President Peter Mutharika has come under the spotlight for declaring that some of his votes were ‘stolen’ in the Central Region despite the Malawi Electoral Commission (MEC) declaring him the winner of the May 21 2019 Presidential Election.
While commentators say his assertion has raised controversy and questions credibility of the elections, the Malawi Congress Party (MCP) and UTM want him to be on the witnesses list of their elections case because of the statement.
During his first post-election rally in Blantyre last Saturday, Mutharika, while not elaborating, told the crowd that there was no rigging during the election although some of his votes were stolen.
Mutharika’s testimony implied that he could have amassed more votes than what the commission declared and consequently agrees with the top two presidential contenders that the election results were fraudulent.
MCP’s Lazarus Chakwera and UTM’s Saulos Chilima already took the matter to court, disputing the outcome of the election that saw Mutharika being declared winner of the sixth pluralistic poll since the end of the one-party dictatorship 25 years ago. Mutharika is the first respondent in the matter.
However, Mutharika has already applied to the Constitutional Court to dismiss the two parties’ applications for purportedly being irregular, defective and lacking sworn affidavits by the petitioners.
Associate professor of political and administrative studies at University of Malawi’s Chancellor College, Mustafa Hussein, said, in an interview, that Mutharika’s pronouncement eroded public confidence in MEC.
He said: “That statement coming from a person who was declared president, makes the results suspect. There is need for MEC to do some soul-searching.”
Hussein said Mutharika made a strong statement which meant that the elections were not credible despite some stakeholders such as MEC itself claiming that they were free and fair.
“If number one, number two and number three are all saying the results were stolen, then it raises controversy regarding the credibility of the election’ results,” he said.
Governance commentator Martin Chiphwanya also observed that Mutharika’s statement “renders credence to the allegations made by Chakwera and Chilima that the election was marred with irregularities”.
“His statement is in agreement with concerns raised by the other top contenders. The fact that all top contenders are making similar allegation and are dissatisfied with the election outcome raises doubts about MEC’s credibility.
“It tells a story that the elections may not have been credible and in the wake of these allegations, MEC has some explanation to do to the nation to clear itself,” he said.
Chiphwanya, however, said the court process underway would “surely help to uncover so many finer details on what exactly happened”.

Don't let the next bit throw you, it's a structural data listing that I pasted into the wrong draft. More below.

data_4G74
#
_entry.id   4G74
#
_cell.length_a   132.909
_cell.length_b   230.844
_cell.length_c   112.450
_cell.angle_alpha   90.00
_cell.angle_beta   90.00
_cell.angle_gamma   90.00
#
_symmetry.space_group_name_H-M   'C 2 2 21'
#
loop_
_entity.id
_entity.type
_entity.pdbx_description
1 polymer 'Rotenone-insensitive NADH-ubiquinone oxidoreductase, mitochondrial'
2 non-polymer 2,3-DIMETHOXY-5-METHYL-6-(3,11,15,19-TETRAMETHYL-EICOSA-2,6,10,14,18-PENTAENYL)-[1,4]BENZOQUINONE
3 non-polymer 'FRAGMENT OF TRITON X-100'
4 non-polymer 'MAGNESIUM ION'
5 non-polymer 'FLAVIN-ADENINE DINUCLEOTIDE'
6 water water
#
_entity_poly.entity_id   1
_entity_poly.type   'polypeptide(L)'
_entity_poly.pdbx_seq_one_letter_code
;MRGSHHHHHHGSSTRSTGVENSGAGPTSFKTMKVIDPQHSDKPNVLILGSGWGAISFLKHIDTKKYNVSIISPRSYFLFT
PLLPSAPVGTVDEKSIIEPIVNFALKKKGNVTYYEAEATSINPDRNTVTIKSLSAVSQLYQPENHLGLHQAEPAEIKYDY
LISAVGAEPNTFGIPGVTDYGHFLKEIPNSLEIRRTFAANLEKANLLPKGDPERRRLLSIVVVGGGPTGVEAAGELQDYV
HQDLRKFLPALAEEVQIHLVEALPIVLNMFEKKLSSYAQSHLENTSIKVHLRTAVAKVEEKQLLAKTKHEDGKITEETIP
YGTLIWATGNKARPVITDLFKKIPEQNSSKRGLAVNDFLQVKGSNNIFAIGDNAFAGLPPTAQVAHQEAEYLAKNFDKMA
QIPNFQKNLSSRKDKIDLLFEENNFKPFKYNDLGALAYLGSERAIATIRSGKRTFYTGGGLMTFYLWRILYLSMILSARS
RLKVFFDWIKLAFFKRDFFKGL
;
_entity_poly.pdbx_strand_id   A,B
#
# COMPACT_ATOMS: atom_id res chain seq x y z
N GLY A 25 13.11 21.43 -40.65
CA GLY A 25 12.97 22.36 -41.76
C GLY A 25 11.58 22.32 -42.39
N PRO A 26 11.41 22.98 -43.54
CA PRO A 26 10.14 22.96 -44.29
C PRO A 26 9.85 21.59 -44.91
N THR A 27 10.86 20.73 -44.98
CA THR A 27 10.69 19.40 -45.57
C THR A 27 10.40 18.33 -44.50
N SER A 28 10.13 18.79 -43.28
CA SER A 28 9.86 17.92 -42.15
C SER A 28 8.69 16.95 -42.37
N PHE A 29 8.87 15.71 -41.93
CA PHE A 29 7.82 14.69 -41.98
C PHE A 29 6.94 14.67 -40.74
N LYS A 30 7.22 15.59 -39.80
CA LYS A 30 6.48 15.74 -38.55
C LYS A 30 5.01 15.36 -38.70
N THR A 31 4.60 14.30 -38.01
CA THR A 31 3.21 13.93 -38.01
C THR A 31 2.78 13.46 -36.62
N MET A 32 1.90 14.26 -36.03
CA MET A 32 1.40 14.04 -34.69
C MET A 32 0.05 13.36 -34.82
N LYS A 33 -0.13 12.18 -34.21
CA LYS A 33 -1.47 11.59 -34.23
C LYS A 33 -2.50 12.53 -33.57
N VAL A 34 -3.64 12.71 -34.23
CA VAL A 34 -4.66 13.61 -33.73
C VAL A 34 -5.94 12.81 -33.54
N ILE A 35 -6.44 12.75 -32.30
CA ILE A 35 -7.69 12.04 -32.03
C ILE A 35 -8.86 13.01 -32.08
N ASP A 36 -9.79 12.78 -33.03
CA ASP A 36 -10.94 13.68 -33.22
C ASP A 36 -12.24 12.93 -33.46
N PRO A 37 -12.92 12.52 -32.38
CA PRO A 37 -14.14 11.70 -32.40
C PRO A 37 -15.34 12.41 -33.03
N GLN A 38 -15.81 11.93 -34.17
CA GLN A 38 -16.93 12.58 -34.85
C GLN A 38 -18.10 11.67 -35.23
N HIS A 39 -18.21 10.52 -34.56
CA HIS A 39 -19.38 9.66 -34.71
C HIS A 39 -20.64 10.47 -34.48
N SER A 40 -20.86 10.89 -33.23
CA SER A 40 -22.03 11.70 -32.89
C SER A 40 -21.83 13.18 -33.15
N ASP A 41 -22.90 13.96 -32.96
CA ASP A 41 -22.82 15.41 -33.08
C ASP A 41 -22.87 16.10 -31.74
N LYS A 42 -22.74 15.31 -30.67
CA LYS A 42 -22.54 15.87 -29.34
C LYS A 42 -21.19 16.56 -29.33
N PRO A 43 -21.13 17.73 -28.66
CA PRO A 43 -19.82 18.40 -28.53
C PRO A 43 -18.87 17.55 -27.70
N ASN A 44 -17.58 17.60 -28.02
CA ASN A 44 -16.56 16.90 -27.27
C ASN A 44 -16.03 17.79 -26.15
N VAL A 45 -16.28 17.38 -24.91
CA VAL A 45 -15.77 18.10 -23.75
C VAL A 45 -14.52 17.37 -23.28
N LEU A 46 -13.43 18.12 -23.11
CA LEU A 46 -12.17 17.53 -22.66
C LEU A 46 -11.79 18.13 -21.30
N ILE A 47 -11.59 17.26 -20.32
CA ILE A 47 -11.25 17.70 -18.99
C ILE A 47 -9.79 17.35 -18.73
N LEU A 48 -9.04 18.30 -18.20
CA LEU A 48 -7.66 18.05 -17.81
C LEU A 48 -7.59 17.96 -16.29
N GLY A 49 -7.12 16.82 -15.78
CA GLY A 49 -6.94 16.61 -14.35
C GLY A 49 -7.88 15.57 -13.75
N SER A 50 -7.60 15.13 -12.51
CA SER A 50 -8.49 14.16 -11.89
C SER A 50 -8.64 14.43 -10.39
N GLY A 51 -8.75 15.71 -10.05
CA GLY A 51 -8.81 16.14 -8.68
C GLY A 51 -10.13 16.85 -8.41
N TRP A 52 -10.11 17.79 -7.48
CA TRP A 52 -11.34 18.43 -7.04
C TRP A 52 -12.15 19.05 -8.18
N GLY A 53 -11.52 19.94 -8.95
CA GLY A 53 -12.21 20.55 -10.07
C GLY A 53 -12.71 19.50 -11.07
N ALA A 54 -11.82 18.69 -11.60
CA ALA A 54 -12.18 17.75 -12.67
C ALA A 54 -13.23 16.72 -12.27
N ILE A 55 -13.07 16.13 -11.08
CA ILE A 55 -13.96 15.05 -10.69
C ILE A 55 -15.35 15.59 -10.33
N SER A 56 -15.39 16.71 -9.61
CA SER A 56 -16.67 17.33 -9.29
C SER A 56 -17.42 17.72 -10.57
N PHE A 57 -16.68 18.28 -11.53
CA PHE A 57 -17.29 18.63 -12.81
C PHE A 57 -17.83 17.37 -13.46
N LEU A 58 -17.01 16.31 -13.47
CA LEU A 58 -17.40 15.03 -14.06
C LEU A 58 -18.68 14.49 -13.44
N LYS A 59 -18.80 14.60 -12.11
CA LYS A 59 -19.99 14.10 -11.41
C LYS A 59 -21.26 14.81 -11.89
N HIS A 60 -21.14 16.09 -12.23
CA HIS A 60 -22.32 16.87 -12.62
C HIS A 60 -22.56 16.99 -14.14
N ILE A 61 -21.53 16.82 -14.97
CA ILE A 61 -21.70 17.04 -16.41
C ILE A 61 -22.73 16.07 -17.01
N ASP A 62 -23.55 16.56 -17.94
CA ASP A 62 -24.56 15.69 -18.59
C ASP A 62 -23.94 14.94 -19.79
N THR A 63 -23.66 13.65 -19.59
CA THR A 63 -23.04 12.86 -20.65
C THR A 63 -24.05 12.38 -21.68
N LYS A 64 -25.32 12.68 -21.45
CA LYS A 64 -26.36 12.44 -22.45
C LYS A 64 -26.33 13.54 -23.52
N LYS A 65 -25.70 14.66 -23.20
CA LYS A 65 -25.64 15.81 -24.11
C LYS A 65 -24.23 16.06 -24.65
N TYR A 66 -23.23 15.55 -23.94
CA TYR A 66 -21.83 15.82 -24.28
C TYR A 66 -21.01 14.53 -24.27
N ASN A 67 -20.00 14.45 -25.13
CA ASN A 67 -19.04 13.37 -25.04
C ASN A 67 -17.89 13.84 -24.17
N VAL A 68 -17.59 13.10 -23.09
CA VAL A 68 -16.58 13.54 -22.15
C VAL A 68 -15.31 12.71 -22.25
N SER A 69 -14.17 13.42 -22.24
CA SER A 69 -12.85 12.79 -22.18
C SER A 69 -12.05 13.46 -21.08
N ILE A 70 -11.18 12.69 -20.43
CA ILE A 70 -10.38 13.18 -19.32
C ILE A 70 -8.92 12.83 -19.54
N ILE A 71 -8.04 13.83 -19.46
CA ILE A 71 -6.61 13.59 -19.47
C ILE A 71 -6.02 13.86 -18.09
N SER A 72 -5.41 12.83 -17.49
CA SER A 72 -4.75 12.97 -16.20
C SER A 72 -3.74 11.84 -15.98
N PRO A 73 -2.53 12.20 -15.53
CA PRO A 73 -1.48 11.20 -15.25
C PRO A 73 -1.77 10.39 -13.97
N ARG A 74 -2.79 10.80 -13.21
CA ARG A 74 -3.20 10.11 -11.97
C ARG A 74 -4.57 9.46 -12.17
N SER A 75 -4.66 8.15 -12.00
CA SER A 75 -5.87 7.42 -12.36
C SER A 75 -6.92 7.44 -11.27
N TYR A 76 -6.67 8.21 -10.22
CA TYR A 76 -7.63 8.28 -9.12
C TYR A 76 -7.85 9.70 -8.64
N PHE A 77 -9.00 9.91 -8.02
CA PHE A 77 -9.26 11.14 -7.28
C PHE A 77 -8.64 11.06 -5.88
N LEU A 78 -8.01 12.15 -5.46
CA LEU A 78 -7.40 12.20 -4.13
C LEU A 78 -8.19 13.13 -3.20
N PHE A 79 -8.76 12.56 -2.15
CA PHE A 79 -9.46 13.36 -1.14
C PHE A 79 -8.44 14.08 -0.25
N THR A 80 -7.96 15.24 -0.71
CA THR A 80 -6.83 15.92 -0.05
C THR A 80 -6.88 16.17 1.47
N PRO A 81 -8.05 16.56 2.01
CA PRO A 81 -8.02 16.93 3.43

DPP spokesperson Nicholas Dausi was not available for comment but MCP and UTM spokespersons the Reverend Maurice Munthali and Joseph Chidanti-Malunga, respectively, claimed Mutharika was now a witness in their election case.
Said Chidanti-Malunga: “Technically, we are now adding another witness to the list of witnesses. I hope he is going to come in court and present his case as a witness.”
On his part, Munthali said it was gratifying that Mutharika revealed to Malawians such information which would now make the party conclude that “he is accepting to have been unlawfully sworn-in because his victory was out of stolen votes”.
“It does not really matter whether the rigging was in his favour or not, what matters in this case is the fact that his votes were stolen and he has accepted that the process was not right,” he explained.
The MCP publicist further said Mutharika was now a complainant in the matter and complaining on the podium as the matter is serious in nature.should stop trivialising it by
“He should now face the law and accept to be a witness in the case because all the top three presidential candidates are now consenting to the fact that the votes were rigged.
“So. his statement strengthens what Dr Chakwera and Dr Chilima have been talking about all along. They have now been exonerated because people thought they were just speaking because they wanted to rule the country,” said Munthali.
But a constitutional law expert who did not want to be named said people need not take seriously political statements made on the podium.
“Politicians make all sorts of statements while on the podium and so we don’t have to take them too seriously. There is always grandstanding just to show confidence and we cannot hold each one account to their statements,” he said.
Mutharika was declared winner in the elections after narrowly defeating his main challenger Malawi Congress Party (MCP) torchbearer Chakwera with 1 940 709 votes against 1 781 740.
A majority 62 percent of Malawians rejected him and his running mate Everton Chimulirenji—now Vice-President in the first-past-the-post (winner takes-it-all) presidential race.